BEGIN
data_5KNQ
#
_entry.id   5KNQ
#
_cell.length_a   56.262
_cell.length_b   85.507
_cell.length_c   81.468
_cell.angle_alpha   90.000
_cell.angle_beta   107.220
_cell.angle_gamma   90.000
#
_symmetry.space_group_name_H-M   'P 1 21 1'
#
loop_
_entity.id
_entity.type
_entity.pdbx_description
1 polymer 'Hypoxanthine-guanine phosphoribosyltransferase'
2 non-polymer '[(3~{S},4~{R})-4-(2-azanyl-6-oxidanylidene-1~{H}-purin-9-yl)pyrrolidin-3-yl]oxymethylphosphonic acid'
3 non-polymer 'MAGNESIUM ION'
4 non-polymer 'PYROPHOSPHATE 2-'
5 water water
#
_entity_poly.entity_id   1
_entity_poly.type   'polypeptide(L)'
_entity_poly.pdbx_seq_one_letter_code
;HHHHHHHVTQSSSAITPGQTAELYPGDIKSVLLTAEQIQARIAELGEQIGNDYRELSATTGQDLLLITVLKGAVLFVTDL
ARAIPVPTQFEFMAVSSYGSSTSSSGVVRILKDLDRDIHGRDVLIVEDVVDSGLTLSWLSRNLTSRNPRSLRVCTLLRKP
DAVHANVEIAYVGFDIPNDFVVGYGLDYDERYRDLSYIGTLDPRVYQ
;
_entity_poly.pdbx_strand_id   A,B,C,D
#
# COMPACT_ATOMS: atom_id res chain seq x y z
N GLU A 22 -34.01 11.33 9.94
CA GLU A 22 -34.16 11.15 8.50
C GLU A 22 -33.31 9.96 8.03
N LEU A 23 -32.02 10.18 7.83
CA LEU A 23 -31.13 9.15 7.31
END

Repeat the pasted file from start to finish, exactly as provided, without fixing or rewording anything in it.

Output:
data_5KNQ
#
_entry.id   5KNQ
#
_cell.length_a   56.262
_cell.length_b   85.507
_cell.length_c   81.468
_cell.angle_alpha   90.000
_cell.angle_beta   107.220
_cell.angle_gamma   90.000
#
_symmetry.space_group_name_H-M   'P 1 21 1'
#
loop_
_entity.id
_entity.type
_entity.pdbx_description
1 polymer 'Hypoxanthine-guanine phosphoribosyltransferase'
2 non-polymer '[(3~{S},4~{R})-4-(2-azanyl-6-oxidanylidene-1~{H}-purin-9-yl)pyrrolidin-3-yl]oxymethylphosphonic acid'
3 non-polymer 'MAGNESIUM ION'
4 non-polymer 'PYROPHOSPHATE 2-'
5 water water
#
_entity_poly.entity_id   1
_entity_poly.type   'polypeptide(L)'
_entity_poly.pdbx_seq_one_letter_code
;HHHHHHHVTQSSSAITPGQTAELYPGDIKSVLLTAEQIQARIAELGEQIGNDYRELSATTGQDLLLITVLKGAVLFVTDL
ARAIPVPTQFEFMAVSSYGSSTSSSGVVRILKDLDRDIHGRDVLIVEDVVDSGLTLSWLSRNLTSRNPRSLRVCTLLRKP
DAVHANVEIAYVGFDIPNDFVVGYGLDYDERYRDLSYIGTLDPRVYQ
;
_entity_poly.pdbx_strand_id   A,B,C,D
#
# COMPACT_ATOMS: atom_id res chain seq x y z
N GLU A 22 -34.01 11.33 9.94
CA GLU A 22 -34.16 11.15 8.50
C GLU A 22 -33.31 9.96 8.03
N LEU A 23 -32.02 10.18 7.83
CA LEU A 23 -31.13 9.15 7.31